Nowhere is this more evident, to the untrained observer at least, than when he breaks a pile of wooden boards. Unlike those who seek to please a crowd or recruit students with these antics, Eihachi Ota is as relaxed and inexorable as before. He simply piled up the pieces of wood a few inches off the floor, without spacers or other similar "helpers" and broke them with a fast, but apparently relaxed punch. The truth of it could be seen from the slow motion shot of the impact. As the knuckles came into contact with the wood, the fist tightened, twisted very slightly, and just as quickly it was gone. The whole thing lasted only a few frames, but I suspect that there was more than one secret of karate contained within that deceptively simple movement. Eihachi Ota was known in Okinawa as a man with an extraordinarily strong punch-one that could, and often did break dojo makiwara. Watch it-you may see something that I missed!

I lack the eloquence to describe to the reader the feeling one gets when watching a program of this quality, and can only suggest that you invest a few dollars to experience it first hand. The eye is engrossed and the pulse races as the brain processes these strange and wonderful images. I personally found both the introduction and the ending breath takingly emotional, thought-provoking-what can I say.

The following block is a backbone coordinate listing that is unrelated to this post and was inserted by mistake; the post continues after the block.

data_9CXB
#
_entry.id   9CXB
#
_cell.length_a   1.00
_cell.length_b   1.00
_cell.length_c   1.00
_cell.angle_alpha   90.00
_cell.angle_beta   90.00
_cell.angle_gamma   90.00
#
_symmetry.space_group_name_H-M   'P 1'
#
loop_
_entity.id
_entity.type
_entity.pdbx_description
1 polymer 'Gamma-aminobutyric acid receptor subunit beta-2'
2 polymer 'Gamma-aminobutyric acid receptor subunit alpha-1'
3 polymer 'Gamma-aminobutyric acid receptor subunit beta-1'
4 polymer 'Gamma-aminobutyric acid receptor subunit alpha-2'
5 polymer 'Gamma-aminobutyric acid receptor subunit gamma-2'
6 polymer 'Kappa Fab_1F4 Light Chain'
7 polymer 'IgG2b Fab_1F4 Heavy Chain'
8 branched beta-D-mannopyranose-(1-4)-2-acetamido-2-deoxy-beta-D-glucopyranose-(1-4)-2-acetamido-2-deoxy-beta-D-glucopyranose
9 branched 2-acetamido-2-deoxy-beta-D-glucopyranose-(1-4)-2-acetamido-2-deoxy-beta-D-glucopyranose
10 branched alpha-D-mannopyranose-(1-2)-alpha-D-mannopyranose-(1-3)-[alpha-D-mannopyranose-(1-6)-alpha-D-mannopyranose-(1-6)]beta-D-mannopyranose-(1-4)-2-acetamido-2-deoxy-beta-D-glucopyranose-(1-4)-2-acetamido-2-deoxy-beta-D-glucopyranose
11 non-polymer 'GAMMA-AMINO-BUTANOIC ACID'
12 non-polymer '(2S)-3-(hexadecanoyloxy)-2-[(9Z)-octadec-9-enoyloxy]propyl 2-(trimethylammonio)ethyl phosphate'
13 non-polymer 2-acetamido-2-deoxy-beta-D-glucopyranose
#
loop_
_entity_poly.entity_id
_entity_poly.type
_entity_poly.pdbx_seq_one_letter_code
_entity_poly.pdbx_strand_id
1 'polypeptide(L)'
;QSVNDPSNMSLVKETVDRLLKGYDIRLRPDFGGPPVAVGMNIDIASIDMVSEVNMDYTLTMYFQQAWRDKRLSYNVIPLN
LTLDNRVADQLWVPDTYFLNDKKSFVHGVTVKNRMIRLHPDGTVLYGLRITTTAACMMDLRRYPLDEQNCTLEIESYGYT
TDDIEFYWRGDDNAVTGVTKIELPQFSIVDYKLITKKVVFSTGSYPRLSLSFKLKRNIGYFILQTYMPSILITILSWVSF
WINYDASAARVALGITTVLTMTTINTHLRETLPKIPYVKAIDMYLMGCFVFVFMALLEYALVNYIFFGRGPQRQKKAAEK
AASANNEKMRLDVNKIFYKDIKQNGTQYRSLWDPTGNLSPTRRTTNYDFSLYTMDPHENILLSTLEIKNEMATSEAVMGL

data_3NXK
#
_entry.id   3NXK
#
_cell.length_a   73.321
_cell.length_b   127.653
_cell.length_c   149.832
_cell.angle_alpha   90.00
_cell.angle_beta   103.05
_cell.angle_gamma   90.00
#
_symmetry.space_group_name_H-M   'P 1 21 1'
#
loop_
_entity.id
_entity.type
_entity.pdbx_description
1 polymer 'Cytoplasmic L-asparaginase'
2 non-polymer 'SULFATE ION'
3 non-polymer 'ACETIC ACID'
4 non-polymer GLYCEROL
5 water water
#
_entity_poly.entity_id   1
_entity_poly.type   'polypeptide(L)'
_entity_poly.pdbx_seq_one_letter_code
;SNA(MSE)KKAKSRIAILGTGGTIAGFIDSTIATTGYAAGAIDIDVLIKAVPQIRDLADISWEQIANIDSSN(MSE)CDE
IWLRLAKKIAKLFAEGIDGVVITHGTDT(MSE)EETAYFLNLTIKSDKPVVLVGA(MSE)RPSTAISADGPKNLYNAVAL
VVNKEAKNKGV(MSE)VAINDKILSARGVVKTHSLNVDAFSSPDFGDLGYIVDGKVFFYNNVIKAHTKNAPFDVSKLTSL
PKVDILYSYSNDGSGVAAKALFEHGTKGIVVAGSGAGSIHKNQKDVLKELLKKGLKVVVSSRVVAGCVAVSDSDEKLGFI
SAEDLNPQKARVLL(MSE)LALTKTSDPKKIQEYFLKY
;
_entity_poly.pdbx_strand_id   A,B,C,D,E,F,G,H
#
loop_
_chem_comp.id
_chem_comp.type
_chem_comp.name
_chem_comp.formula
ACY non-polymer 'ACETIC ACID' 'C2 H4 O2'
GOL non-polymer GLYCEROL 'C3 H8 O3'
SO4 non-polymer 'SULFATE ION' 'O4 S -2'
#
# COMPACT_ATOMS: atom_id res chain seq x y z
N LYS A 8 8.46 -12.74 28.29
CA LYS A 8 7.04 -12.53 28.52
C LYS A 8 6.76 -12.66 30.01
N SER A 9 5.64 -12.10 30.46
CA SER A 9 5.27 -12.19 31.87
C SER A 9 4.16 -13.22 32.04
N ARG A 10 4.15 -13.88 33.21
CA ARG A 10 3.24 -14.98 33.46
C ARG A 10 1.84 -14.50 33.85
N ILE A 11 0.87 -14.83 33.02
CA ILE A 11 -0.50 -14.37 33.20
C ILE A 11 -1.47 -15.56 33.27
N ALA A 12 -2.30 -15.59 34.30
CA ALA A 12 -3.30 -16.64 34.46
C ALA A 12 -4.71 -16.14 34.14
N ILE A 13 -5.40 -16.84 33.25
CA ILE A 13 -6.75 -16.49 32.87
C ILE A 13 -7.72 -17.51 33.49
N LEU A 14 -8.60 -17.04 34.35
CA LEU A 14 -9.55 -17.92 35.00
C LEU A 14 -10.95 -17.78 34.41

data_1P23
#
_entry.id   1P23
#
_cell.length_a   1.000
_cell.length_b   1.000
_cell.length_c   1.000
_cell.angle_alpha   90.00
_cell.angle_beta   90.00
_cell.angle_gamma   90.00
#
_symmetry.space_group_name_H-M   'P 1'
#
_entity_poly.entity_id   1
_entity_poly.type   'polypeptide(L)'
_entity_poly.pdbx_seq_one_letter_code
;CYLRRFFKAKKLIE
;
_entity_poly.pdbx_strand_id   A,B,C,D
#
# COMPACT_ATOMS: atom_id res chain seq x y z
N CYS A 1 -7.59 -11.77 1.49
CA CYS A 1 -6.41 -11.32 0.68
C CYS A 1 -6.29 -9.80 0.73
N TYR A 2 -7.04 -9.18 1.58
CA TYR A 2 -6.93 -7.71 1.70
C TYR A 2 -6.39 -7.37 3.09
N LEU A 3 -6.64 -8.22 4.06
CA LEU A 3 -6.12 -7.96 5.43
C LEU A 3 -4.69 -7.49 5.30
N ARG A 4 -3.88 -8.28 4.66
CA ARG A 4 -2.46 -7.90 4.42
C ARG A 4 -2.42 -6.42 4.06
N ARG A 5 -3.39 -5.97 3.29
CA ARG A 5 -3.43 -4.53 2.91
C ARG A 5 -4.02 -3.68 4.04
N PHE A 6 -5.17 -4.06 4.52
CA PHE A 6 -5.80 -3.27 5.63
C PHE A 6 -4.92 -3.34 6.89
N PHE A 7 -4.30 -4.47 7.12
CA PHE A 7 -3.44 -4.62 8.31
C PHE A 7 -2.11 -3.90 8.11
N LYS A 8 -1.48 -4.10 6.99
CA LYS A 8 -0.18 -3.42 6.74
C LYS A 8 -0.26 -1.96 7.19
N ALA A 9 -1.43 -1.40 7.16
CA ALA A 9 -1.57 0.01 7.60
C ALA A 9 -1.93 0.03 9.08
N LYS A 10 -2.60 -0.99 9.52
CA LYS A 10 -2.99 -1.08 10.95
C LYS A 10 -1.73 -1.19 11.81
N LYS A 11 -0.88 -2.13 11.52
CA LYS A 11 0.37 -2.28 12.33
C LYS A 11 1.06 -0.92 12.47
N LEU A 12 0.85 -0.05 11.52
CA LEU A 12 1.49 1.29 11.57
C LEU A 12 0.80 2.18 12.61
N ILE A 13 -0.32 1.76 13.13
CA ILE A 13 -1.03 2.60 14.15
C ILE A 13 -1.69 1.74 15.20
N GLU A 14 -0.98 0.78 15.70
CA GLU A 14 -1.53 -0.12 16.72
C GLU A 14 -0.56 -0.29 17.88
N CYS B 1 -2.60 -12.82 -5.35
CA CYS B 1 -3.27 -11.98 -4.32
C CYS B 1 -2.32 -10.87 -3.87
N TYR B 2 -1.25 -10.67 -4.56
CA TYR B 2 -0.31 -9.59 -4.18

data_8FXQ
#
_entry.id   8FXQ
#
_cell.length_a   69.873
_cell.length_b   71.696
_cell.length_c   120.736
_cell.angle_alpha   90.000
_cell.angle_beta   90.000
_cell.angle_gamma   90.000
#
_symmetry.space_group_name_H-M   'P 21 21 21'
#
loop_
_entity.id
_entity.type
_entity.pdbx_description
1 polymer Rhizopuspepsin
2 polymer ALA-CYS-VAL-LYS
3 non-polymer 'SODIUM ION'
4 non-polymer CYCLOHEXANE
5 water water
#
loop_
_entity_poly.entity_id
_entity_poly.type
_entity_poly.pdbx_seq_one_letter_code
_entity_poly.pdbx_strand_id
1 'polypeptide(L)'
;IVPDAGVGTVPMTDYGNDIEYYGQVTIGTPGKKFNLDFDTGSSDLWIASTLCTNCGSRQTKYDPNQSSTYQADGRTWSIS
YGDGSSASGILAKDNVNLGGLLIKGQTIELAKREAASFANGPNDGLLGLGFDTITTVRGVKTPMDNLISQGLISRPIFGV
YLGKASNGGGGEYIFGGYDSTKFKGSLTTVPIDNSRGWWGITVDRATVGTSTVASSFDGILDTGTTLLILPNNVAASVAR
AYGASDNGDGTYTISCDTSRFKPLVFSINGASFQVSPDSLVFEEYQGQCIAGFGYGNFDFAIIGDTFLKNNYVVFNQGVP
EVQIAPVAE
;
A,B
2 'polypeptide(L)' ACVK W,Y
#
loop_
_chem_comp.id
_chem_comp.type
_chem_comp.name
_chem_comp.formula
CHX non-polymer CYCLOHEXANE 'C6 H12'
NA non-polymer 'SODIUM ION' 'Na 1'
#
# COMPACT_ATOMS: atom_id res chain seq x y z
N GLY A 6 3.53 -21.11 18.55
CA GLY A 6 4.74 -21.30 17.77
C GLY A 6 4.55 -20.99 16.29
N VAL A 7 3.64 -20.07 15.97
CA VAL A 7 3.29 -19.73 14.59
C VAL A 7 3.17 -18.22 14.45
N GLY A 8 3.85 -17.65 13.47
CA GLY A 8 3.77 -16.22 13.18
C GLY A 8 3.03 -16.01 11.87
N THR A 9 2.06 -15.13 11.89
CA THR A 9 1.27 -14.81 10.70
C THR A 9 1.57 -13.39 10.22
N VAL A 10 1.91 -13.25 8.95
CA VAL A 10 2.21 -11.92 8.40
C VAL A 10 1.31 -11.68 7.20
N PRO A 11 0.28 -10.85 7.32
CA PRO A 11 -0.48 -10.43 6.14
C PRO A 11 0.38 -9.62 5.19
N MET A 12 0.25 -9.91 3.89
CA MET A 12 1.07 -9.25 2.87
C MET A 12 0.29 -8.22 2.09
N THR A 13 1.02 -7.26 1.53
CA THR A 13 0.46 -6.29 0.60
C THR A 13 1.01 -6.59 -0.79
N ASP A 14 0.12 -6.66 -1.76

To see the author performing his incredible kama techniques with the ocean rushing in behind him looking, as it boils and surges in the setting sun, like a cauldron of molten gold is sheer visual poetry that even the most talented film maker frequently fails to capture, but which Paul Moser and the "Gang" did! As one would expect from karate talent of this calibre, the kata, sparring, weapons training and demonstrations are first class. This is Okinawan karate at its best and it shows.

Now as you will have gathered, I am not one of those who worships at the alter of technology but I can tell you this, when you see videos like this one that are made in the Betacam SP format you will notice the difference. On the professional studio monitors at Tsunami that probably cost the same as a small car, the color saturation and clarity is excellent, as is the sound. On my office TV set, which costs about the same as a pair of sneakers, I was astounded to find that the quality was little changed from what I had experienced at the studio. Clearly the magic is in the video tape technology and not necessarily the hardware that it is played back on. The first video from Tsunami, "Power Training" by Morio Higaonna was in a class of its own. So far Tsunami has not put a foot wrong. They have recruited the very best talent from the worlds of video production and martial arts, put them together seamlessly, and with care, and come up with products that are in a class of their own. The days of the back yard martial arts video are, hopefully, over. Vive La Difference. Vive Tsunami!

Once A Secret by Eihachi Ota. 40 mins running time, color, music and commentary. Filmed and professionally edited entirely in Betacam SP. Includes an historical perspective, kata, sparring, weapons training (bo & kama) etc.